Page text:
Celebrate Solutions: Stopping Gender-Based Violence in Vietnam

By: Janna Oberdorf, Women Deliver

For too many women around the world, broken arms and bruised eyes are a part of daily life. Whether they are abused verbally or physically, by their husbands or even their mother-in-laws, these women live in constant fear and feel unable to escape. 

In Vietnam, where domestic violence is reportedly present in all areas of the country and across the social spectrum, the Improving Health Care Response to Gender-based Violence project was launched by the Center for Studies and Applied Sciences in Gender, Family, Women and Adolescents and the Population Council, and financial support from the Ford Foundation. Though gender-based violence (GBV) is under-reported and under-researched in Vietnam, several small-scale studies have revealed that its country-wide prevalence ranges widely from 16 to 37 percent for physical violence, and 19 to 55 percent for emotional violence. For many people, verbal abuse, slapping, and coerced or forced sex are often not considered violence in Vietnam.

At the launch of the Improving Health Care Response to Gender-based Violence project, clinics and hospitals did not routinely screen clients for gender-based violence (GBV). When health care providers did identify cases of GBV, there was no legal obligation to record the violence, give advice to survivors, or notify the police or community officials. There were no standard service protocols or guidelines for providers who wanted to give specialized care to GBV victims, and no referral networks for services after survivors of violence were discharged.

To develop guidelines for improving service delivery, Hanoi Department of Health (HDH) staff visited GBV service sites in Thailand and the United States to observe approaches that they then used to develop an appropriate model for Vietnam. A major project goal was to establish routine screening of female patients for GBV and to shift providers’ perspectives so that they would see screening not as a one-time project activity, but as part of their daily routine and ongoing professional duty. The project model had three components: screening, referrals, and community outreach and support.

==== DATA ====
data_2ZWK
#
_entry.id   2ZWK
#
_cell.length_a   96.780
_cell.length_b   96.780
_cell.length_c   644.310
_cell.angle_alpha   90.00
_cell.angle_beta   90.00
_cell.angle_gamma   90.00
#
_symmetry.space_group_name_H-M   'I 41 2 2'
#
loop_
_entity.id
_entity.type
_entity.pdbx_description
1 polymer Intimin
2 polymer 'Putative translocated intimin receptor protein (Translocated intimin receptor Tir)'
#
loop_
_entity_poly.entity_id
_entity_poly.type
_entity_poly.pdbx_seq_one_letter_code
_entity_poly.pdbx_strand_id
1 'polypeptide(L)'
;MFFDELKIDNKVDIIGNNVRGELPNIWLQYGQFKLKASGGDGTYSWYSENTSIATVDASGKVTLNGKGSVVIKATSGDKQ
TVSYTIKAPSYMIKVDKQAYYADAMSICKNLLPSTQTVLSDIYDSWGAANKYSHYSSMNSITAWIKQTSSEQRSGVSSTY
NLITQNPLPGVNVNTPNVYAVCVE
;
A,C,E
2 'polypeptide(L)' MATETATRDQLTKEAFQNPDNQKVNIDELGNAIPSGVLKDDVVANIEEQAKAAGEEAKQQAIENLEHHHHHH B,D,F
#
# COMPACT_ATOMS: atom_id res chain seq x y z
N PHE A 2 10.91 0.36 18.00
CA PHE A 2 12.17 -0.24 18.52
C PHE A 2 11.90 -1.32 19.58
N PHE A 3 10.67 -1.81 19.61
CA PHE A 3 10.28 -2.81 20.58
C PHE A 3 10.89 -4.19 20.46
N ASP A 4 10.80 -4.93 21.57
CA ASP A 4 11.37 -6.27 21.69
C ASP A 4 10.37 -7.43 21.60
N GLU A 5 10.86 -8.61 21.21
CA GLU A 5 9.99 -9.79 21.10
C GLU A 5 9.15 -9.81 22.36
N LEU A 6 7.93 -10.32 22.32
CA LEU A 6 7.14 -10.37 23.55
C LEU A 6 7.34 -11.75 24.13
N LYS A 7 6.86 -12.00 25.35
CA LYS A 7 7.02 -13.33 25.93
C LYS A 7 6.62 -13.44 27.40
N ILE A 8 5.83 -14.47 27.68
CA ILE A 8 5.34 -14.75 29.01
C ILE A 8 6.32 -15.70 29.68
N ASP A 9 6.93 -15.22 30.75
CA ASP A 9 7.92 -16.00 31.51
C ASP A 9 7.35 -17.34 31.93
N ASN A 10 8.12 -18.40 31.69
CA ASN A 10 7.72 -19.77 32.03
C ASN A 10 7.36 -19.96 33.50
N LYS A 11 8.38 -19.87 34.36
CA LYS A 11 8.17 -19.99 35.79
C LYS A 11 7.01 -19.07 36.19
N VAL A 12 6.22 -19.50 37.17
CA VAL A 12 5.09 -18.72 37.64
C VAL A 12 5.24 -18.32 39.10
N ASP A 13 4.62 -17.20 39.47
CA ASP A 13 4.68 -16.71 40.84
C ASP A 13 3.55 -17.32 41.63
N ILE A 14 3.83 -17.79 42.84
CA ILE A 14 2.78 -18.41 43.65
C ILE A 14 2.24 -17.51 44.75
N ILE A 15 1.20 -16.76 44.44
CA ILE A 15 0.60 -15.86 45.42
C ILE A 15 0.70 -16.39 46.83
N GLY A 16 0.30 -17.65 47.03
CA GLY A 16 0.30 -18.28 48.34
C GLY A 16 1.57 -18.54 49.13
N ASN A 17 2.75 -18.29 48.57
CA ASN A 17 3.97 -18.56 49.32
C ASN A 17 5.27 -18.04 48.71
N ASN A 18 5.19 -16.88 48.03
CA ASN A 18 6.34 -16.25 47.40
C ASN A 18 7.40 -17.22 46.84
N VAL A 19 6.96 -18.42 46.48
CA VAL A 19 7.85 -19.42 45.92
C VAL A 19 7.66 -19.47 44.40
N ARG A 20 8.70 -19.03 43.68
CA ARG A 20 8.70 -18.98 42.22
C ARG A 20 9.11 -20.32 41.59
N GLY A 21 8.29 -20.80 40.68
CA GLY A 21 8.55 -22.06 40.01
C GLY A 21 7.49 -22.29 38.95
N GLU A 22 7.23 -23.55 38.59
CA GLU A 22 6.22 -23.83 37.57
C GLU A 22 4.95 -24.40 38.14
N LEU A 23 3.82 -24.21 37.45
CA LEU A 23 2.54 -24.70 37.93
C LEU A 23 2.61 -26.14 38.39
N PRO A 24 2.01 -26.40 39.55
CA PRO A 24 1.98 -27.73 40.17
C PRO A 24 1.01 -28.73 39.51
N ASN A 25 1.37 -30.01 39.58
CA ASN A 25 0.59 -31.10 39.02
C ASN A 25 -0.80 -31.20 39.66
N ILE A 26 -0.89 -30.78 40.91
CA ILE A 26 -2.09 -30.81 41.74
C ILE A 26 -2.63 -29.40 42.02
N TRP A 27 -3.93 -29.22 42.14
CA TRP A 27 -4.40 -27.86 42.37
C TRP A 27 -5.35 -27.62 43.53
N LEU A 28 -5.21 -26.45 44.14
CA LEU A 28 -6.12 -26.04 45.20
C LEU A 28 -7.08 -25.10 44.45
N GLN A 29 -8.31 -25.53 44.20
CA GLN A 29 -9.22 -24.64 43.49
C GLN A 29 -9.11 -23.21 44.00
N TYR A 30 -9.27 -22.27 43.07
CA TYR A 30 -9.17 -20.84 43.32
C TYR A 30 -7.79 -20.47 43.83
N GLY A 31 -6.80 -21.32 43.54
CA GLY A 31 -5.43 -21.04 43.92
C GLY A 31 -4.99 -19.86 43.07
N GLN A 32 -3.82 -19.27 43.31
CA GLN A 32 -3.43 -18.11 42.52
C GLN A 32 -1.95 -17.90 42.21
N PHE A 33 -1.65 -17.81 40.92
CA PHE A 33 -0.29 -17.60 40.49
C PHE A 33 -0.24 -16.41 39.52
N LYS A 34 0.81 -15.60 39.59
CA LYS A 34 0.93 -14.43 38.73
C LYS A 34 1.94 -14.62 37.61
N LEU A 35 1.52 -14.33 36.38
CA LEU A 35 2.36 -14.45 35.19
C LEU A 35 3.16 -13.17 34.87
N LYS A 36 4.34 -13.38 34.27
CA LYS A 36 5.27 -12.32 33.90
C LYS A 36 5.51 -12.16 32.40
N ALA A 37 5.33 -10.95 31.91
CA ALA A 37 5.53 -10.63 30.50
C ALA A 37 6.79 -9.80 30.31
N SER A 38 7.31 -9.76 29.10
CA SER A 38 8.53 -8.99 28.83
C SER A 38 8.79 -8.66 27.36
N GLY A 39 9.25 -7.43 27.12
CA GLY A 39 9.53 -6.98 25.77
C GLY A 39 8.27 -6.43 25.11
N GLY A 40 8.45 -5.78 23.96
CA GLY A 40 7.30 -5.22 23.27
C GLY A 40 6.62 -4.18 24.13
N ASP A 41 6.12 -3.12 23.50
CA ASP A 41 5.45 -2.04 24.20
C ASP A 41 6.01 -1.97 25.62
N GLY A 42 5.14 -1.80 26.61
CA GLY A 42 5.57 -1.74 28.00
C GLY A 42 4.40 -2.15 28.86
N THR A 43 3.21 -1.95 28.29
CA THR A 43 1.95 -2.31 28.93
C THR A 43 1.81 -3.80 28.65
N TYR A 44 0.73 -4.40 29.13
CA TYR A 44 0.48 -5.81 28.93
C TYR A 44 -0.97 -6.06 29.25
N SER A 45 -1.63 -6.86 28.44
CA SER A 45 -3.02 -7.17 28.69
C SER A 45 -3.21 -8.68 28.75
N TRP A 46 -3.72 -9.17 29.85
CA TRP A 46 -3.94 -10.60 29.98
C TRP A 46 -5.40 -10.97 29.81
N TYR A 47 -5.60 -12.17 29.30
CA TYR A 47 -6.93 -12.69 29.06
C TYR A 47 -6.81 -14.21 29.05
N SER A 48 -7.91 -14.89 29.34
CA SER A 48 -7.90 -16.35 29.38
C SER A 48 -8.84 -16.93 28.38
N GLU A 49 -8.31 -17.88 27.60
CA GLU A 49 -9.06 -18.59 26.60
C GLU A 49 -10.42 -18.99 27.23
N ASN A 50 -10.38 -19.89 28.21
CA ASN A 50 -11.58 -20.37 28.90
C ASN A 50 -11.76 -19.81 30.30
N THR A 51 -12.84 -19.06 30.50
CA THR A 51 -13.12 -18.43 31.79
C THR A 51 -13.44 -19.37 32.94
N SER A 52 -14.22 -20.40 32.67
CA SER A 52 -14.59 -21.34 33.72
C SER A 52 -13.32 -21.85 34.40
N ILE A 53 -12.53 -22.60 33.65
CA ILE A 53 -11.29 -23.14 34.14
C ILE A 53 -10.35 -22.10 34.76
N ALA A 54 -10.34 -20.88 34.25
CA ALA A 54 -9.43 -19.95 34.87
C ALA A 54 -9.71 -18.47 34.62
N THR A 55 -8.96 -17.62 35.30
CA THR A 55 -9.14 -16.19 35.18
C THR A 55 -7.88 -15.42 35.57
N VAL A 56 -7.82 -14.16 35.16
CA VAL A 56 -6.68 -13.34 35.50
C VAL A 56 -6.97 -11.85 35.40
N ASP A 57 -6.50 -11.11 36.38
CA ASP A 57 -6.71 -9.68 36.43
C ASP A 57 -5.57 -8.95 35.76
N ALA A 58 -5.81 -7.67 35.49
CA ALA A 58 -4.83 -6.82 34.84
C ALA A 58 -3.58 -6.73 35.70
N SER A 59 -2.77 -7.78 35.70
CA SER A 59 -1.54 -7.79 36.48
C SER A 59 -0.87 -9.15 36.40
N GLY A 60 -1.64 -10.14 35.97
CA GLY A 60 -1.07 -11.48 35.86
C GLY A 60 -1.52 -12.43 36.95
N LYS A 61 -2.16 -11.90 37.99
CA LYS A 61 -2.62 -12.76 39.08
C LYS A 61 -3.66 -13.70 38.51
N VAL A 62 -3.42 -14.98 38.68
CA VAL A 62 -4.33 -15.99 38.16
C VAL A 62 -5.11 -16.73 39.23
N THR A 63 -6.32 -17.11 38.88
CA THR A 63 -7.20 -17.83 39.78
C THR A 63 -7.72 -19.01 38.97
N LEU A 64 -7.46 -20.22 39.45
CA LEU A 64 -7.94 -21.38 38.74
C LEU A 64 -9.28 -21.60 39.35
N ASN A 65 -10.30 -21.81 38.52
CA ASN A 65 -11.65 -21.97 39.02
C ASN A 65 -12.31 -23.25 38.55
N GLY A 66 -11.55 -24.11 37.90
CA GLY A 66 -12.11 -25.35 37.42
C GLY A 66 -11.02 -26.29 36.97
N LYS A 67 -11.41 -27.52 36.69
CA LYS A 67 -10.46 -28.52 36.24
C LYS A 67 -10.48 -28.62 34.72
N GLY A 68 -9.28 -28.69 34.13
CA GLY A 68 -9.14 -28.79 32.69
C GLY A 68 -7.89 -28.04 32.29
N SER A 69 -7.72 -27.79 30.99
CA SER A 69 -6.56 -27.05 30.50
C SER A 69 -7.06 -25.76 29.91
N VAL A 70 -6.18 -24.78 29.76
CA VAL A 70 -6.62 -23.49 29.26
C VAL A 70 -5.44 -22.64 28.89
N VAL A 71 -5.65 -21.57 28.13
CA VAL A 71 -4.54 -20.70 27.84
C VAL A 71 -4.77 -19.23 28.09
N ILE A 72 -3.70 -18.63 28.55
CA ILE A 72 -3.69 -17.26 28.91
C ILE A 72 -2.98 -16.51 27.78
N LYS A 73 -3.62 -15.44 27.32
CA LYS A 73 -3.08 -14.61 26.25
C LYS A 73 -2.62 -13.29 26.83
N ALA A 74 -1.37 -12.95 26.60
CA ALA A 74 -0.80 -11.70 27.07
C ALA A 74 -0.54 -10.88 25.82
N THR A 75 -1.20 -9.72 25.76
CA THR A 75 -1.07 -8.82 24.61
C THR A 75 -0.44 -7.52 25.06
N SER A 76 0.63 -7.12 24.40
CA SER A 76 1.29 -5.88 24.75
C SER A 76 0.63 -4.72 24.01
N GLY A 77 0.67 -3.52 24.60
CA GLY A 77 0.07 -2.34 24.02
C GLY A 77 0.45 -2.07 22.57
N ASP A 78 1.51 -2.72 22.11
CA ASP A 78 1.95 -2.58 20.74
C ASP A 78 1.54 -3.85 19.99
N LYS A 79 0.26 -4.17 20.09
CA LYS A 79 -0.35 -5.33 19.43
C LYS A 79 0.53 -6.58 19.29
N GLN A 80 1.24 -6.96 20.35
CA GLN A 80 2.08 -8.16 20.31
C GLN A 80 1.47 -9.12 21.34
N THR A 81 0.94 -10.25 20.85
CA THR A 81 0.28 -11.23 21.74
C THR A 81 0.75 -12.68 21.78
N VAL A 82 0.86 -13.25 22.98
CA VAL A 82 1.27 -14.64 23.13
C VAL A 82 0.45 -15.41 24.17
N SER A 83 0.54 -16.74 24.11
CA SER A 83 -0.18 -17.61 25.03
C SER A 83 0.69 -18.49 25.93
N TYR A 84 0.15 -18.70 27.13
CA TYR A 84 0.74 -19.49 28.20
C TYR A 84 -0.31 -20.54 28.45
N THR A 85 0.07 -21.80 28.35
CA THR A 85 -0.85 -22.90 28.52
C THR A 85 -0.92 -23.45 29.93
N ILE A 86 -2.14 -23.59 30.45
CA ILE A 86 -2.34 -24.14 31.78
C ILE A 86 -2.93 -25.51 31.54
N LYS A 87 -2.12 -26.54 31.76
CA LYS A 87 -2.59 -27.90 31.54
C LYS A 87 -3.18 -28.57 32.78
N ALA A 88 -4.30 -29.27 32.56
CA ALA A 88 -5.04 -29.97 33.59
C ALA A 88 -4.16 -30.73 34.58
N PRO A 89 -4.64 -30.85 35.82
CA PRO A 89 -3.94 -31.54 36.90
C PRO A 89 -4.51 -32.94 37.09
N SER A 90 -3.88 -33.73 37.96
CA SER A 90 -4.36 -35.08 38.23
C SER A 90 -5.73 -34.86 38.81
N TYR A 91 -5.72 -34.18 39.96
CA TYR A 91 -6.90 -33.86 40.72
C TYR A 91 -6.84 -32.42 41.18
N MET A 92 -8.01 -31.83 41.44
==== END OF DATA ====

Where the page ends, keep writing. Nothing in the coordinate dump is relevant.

•    Screening: To integrate GBV screening into health services, all medical and nursing staff in emergency rooms, obstetrics/gynecology and surgery departments, maternal and child health and family planning, mobile teams, and other professional staff and managers were trained to recognize and talk with clients who exhibited signs of GBV.

•    Referrals: Women who experienced GBV would receive emergency treatment if needed and a referral to the Women’s Counseling Center for Health. The counselors provided one-on-one counseling and referred women for reproductive health services, voluntary HIV and STI counseling and testing, the counseling hotline or shelter in Hanoi, and community-based organizations that provided support.

•    Support: The program trained hospital and counseling center staff as master trainers. These trainers then visited communities monthly to provide communication sessions on GBV and gender equality to members of larger organizations or interested community members.

By the project’s end, providers’ perceptions of GBV had changed; they saw violence as not a purely medical issue, but also a social and public health issue. Many staff members said that the GBV project transformed their lives.

Community awareness about counseling services also increased significantly during phase II of the project. Between January 2007 and May 2009, the majority (60 percent) of women who visited the counseling center were referred by other organizations or came on their own to one of the participating hospitals. This suggests that the GBV services met a significant need within the community and that word quickly spread, allowing women to access these services without having to go through the hospital.

The project, which concluded in September 2009, is now the responsibility of the respective hospitals, commune authorities, and HDH. In 2010, the Ministry of Health endorsed the project model for all health facilities in Vietnam.

To learn more about The Improving Health Care Response to Gender-based Violence project, please click here.

Flickr photo via United Nations Photo.

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